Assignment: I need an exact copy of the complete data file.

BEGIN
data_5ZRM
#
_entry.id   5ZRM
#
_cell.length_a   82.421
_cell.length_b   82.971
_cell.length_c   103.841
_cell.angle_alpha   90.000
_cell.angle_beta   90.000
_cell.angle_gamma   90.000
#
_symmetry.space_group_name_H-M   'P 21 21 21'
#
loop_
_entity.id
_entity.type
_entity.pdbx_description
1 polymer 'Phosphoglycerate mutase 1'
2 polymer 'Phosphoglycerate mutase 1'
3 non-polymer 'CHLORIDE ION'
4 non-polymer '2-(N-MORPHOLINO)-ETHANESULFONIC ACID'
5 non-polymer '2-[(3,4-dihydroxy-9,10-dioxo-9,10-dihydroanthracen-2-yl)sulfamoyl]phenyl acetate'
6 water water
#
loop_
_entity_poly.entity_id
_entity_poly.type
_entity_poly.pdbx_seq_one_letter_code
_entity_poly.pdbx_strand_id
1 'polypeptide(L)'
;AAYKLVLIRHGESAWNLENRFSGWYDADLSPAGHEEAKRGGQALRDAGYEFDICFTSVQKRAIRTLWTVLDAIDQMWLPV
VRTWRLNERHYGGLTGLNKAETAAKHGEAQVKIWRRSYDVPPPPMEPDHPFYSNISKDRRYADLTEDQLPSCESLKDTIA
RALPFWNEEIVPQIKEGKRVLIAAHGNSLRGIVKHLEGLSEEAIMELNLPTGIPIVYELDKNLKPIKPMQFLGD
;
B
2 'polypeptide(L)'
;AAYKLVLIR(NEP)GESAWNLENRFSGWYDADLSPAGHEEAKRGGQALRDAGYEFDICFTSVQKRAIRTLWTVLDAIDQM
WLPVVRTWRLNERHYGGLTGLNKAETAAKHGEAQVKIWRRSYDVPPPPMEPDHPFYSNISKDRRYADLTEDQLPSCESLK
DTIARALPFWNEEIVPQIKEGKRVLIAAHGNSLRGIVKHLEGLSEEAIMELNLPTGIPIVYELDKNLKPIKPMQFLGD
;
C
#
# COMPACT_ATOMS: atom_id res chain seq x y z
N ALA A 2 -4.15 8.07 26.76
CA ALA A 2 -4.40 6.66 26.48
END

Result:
data_5ZRM
#
_entry.id   5ZRM
#
_cell.length_a   82.421
_cell.length_b   82.971
_cell.length_c   103.841
_cell.angle_alpha   90.000
_cell.angle_beta   90.000
_cell.angle_gamma   90.000
#
_symmetry.space_group_name_H-M   'P 21 21 21'
#
loop_
_entity.id
_entity.type
_entity.pdbx_description
1 polymer 'Phosphoglycerate mutase 1'
2 polymer 'Phosphoglycerate mutase 1'
3 non-polymer 'CHLORIDE ION'
4 non-polymer '2-(N-MORPHOLINO)-ETHANESULFONIC ACID'
5 non-polymer '2-[(3,4-dihydroxy-9,10-dioxo-9,10-dihydroanthracen-2-yl)sulfamoyl]phenyl acetate'
6 water water
#
loop_
_entity_poly.entity_id
_entity_poly.type
_entity_poly.pdbx_seq_one_letter_code
_entity_poly.pdbx_strand_id
1 'polypeptide(L)'
;AAYKLVLIRHGESAWNLENRFSGWYDADLSPAGHEEAKRGGQALRDAGYEFDICFTSVQKRAIRTLWTVLDAIDQMWLPV
VRTWRLNERHYGGLTGLNKAETAAKHGEAQVKIWRRSYDVPPPPMEPDHPFYSNISKDRRYADLTEDQLPSCESLKDTIA
RALPFWNEEIVPQIKEGKRVLIAAHGNSLRGIVKHLEGLSEEAIMELNLPTGIPIVYELDKNLKPIKPMQFLGD
;
B
2 'polypeptide(L)'
;AAYKLVLIR(NEP)GESAWNLENRFSGWYDADLSPAGHEEAKRGGQALRDAGYEFDICFTSVQKRAIRTLWTVLDAIDQM
WLPVVRTWRLNERHYGGLTGLNKAETAAKHGEAQVKIWRRSYDVPPPPMEPDHPFYSNISKDRRYADLTEDQLPSCESLK
DTIARALPFWNEEIVPQIKEGKRVLIAAHGNSLRGIVKHLEGLSEEAIMELNLPTGIPIVYELDKNLKPIKPMQFLGD
;
C
#
# COMPACT_ATOMS: atom_id res chain seq x y z
N ALA A 2 -4.15 8.07 26.76
CA ALA A 2 -4.40 6.66 26.48